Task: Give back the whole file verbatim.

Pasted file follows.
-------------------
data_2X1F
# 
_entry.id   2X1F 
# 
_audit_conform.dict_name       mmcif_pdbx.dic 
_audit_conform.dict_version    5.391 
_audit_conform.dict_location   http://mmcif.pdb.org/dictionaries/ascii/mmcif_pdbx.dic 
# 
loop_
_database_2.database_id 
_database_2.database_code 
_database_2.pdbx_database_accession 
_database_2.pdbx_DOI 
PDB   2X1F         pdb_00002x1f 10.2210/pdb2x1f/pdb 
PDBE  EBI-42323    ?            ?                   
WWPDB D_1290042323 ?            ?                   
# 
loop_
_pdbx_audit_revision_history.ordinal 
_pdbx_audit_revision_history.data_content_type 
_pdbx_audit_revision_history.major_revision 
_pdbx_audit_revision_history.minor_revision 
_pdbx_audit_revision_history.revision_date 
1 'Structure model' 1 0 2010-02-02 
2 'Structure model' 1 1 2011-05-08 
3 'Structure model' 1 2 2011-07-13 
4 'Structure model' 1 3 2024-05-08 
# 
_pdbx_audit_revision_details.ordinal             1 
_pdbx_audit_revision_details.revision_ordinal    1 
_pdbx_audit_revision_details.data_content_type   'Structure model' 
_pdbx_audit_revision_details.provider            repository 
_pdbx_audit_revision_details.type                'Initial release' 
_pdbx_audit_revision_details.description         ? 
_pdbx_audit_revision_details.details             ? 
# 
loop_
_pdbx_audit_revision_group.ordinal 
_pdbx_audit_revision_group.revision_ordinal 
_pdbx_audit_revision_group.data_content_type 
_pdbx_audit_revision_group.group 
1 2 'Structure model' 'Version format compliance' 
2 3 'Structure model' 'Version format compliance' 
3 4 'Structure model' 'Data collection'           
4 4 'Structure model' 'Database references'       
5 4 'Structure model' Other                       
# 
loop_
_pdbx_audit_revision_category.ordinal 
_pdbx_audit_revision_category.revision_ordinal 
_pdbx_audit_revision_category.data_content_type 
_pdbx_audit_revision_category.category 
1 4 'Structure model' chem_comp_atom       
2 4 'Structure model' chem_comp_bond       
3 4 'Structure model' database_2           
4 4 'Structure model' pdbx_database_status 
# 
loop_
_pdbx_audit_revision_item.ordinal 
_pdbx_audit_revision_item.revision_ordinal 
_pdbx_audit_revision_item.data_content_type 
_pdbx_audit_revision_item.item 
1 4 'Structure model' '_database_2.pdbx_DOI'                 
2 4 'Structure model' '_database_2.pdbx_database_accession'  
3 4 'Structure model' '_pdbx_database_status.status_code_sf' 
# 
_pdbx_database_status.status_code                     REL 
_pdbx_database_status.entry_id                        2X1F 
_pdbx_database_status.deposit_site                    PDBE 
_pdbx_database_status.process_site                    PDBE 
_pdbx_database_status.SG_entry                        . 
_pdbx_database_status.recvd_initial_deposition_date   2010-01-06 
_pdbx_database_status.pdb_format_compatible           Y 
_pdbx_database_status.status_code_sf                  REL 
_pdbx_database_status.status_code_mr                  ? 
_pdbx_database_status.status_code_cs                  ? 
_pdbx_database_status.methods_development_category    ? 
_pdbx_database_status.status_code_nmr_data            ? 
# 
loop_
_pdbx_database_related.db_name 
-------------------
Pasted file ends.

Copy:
data_2X1F
# 
_entry.id   2X1F 
# 
_audit_conform.dict_name       mmcif_pdbx.dic 
_audit_conform.dict_version    5.391 
_audit_conform.dict_location   http://mmcif.pdb.org/dictionaries/ascii/mmcif_pdbx.dic 
# 
loop_
_database_2.database_id 
_database_2.database_code 
_database_2.pdbx_database_accession 
_database_2.pdbx_DOI 
PDB   2X1F         pdb_00002x1f 10.2210/pdb2x1f/pdb 
PDBE  EBI-42323    ?            ?                   
WWPDB D_1290042323 ?            ?                   
# 
loop_
_pdbx_audit_revision_history.ordinal 
_pdbx_audit_revision_history.data_content_type 
_pdbx_audit_revision_history.major_revision 
_pdbx_audit_revision_history.minor_revision 
_pdbx_audit_revision_history.revision_date 
1 'Structure model' 1 0 2010-02-02 
2 'Structure model' 1 1 2011-05-08 
3 'Structure model' 1 2 2011-07-13 
4 'Structure model' 1 3 2024-05-08 
# 
_pdbx_audit_revision_details.ordinal             1 
_pdbx_audit_revision_details.revision_ordinal    1 
_pdbx_audit_revision_details.data_content_type   'Structure model' 
_pdbx_audit_revision_details.provider            repository 
_pdbx_audit_revision_details.type                'Initial release' 
_pdbx_audit_revision_details.description         ? 
_pdbx_audit_revision_details.details             ? 
# 
loop_
_pdbx_audit_revision_group.ordinal 
_pdbx_audit_revision_group.revision_ordinal 
_pdbx_audit_revision_group.data_content_type 
_pdbx_audit_revision_group.group 
1 2 'Structure model' 'Version format compliance' 
2 3 'Structure model' 'Version format compliance' 
3 4 'Structure model' 'Data collection'           
4 4 'Structure model' 'Database references'       
5 4 'Structure model' Other                       
# 
loop_
_pdbx_audit_revision_category.ordinal 
_pdbx_audit_revision_category.revision_ordinal 
_pdbx_audit_revision_category.data_content_type 
_pdbx_audit_revision_category.category 
1 4 'Structure model' chem_comp_atom       
2 4 'Structure model' chem_comp_bond       
3 4 'Structure model' database_2           
4 4 'Structure model' pdbx_database_status 
# 
loop_
_pdbx_audit_revision_item.ordinal 
_pdbx_audit_revision_item.revision_ordinal 
_pdbx_audit_revision_item.data_content_type 
_pdbx_audit_revision_item.item 
1 4 'Structure model' '_database_2.pdbx_DOI'                 
2 4 'Structure model' '_database_2.pdbx_database_accession'  
3 4 'Structure model' '_pdbx_database_status.status_code_sf' 
# 
_pdbx_database_status.status_code                     REL 
_pdbx_database_status.entry_id                        2X1F 
_pdbx_database_status.deposit_site                    PDBE 
_pdbx_database_status.process_site                    PDBE 
_pdbx_database_status.SG_entry                        . 
_pdbx_database_status.recvd_initial_deposition_date   2010-01-06 
_pdbx_database_status.pdb_format_compatible           Y 
_pdbx_database_status.status_code_sf                  REL 
_pdbx_database_status.status_code_mr                  ? 
_pdbx_database_status.status_code_cs                  ? 
_pdbx_database_status.methods_development_category    ? 
_pdbx_database_status.status_code_nmr_data            ? 
# 
loop_
_pdbx_database_related.db_name 